Burnout can do a number on your health and well-being, but did you know it also affects your hair? The prolonged stress you experience at work doesn’t just stay in the boardroom; it tends to heavily impact your strands in ways you might not even be aware of.
Liz Hughes, M.Ed, LPC, spoke with Mane Addicts to break down how burnout affects your hair. Keep scrolling to discover what the Houston-based therapist had to share!
How does burnout affect your hair?
Liz reminds us that “burnout is a mental, emotional, and physical experience that results from chronic workplace stress that has not been managed well.”
Burnout tends to manifest itself as low energy or exhaustion, increased feelings of negativity or cynicism related to one’s job, and reduced belief in ability to accomplish professional goals.
But how does that impact your strands? Liz explains that experiencing these feelings will cause “taking care of your hair to fall lower on your priority list.”
“Similar to depression, burnout can cause feelings of hopelessness, overwhelm, and self-doubt,” she shares. “These draining emotions can make caring for yourself more challenging, resulting in problems caring for your hair and personal hygiene.”
What are the signs you’re experiencing burnout in relation to your hair?
Liz expresses that burnout looks different for everyone. No two people will experience it the same, especially when it applies to your locks.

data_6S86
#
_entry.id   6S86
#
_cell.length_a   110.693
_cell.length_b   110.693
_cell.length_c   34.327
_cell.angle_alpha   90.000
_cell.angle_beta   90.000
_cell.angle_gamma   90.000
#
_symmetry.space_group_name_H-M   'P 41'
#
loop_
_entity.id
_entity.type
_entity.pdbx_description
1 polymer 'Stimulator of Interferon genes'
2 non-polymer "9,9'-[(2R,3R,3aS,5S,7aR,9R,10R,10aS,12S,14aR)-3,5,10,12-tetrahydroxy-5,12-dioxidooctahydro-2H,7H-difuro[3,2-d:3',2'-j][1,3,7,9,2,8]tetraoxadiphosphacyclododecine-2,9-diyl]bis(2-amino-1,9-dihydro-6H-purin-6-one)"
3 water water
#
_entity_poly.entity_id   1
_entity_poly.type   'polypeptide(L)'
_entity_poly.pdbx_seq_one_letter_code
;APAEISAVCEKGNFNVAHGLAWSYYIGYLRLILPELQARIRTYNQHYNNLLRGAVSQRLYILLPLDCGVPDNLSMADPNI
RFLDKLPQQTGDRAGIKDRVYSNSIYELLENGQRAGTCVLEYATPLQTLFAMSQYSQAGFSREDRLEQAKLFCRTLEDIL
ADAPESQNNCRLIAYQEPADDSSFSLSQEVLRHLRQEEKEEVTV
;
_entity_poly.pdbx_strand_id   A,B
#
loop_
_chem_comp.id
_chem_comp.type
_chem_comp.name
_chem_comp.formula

Often, it’s most evident with how well you’re able to keep up with your haircare routine.
“If you notice big changes in how you care for your hair for a long period of time, it may be a sign that you’re experiencing burn out,” Liz says. “For example, after a period of stress at work, you notice you’re not washing your hair. Perhaps your coworkers or friends have noticed too and brought it up with you. This might be a good opportunity to check in with yourself and why you believe these habits have shifted.”
How can you combat burnout?
One simple way to combat burnout is to place extra emphasis on self-care.
“When burnout says taking care of yourself or your hair doesn’t matter, that is probably the best time to take the extra steps to care for yourself,” Liz shares.
Two more proactive measures include attending therapy and breaking out of your pattern of burnout.
“Your therapist can work with you to help identify the triggers causing your burnout, and teach you coping skills to help you manage your workplace stress more effectively,” Liz notes. “If therapy is not accessible to you, engaging in activities that feel restorative to you and reduce stress can be effective in reducing burn out as well.”